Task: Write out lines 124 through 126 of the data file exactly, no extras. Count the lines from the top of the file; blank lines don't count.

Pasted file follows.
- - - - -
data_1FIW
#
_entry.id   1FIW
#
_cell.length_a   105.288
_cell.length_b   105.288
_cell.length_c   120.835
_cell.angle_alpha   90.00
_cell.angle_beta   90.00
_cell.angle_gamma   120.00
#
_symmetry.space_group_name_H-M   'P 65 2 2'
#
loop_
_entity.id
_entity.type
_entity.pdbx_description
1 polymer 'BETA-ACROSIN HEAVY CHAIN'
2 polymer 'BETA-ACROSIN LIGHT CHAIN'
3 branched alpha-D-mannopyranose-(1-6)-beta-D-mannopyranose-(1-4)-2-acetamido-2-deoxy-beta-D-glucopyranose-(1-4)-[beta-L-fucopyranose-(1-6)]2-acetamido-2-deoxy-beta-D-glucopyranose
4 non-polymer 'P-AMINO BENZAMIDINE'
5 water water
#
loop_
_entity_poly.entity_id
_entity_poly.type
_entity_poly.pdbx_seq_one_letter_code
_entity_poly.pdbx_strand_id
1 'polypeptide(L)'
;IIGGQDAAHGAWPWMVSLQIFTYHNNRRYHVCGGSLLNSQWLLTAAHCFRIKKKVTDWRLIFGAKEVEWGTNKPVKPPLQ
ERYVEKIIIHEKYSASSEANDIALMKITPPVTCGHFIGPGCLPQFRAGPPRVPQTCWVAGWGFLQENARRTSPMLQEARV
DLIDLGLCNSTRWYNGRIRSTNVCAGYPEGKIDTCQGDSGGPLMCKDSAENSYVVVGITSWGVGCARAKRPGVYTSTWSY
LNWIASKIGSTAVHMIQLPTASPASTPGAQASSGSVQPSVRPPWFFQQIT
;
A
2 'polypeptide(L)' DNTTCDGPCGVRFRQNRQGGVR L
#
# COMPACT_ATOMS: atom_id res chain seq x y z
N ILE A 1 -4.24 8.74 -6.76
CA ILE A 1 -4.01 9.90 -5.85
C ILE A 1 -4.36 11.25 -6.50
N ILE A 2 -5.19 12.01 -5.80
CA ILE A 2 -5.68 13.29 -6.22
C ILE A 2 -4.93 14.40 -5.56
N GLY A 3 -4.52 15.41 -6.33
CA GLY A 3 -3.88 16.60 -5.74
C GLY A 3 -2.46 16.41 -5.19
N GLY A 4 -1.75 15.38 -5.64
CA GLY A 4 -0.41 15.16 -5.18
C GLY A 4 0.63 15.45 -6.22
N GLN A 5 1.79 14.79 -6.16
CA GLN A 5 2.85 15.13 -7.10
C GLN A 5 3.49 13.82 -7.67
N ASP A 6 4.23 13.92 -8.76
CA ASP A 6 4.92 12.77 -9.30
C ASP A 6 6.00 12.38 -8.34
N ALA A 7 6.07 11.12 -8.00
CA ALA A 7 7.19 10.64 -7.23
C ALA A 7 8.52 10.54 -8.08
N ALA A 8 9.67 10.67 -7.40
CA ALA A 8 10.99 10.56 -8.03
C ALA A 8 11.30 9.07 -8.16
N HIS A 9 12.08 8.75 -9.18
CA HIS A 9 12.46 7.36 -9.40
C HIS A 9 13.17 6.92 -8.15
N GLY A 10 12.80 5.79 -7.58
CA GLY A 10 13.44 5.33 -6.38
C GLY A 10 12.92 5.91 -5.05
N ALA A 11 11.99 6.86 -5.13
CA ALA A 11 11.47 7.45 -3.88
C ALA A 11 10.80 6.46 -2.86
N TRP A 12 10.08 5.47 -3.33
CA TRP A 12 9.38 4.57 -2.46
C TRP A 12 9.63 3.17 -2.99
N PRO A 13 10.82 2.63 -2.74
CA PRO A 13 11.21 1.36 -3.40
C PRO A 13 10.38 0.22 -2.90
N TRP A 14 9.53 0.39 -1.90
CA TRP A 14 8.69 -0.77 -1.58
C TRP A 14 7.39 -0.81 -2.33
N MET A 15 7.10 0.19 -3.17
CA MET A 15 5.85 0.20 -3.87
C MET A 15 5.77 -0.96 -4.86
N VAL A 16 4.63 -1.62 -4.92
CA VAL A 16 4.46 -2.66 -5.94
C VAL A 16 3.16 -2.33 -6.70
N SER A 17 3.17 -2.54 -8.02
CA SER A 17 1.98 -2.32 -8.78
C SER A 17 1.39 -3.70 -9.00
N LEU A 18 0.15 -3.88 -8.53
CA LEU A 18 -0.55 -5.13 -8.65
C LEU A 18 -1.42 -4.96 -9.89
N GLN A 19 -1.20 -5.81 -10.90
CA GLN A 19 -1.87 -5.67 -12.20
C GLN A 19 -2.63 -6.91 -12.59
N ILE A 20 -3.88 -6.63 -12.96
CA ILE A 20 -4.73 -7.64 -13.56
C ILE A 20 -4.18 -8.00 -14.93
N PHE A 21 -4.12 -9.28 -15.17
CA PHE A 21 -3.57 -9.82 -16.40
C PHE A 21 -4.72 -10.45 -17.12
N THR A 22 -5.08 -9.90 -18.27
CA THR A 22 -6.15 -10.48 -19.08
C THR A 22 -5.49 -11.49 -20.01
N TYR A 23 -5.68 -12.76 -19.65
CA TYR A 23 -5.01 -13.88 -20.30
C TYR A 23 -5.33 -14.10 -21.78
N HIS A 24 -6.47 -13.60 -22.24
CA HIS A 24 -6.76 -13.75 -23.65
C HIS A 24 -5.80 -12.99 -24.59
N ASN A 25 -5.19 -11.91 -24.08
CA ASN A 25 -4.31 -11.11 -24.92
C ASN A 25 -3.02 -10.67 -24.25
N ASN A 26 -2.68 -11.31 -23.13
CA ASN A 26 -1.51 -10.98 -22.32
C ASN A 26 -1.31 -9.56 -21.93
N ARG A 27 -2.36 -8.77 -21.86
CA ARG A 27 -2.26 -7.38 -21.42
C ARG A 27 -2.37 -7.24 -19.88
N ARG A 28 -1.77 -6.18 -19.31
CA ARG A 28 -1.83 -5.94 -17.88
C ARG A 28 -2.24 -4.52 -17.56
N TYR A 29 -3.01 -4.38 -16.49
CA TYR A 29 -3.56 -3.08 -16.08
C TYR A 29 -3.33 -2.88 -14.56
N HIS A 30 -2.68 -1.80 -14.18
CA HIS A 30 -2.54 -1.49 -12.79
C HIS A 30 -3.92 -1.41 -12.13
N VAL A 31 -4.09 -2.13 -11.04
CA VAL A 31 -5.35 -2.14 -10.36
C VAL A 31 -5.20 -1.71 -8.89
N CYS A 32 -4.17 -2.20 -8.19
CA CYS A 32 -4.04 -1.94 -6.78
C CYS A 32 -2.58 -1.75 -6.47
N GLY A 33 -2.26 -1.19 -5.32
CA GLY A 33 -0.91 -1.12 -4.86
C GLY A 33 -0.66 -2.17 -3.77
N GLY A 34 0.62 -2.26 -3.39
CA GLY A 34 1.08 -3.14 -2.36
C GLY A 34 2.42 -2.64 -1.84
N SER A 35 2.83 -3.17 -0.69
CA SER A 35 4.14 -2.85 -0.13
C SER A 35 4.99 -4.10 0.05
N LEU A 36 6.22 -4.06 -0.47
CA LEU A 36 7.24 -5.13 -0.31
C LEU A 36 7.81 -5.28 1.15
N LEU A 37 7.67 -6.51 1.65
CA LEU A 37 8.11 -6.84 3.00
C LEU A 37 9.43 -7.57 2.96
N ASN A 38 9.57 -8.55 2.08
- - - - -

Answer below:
CA TYR A 29 -3.56 -3.08 -16.08
C TYR A 29 -3.33 -2.88 -14.56
N HIS A 30 -2.68 -1.80 -14.18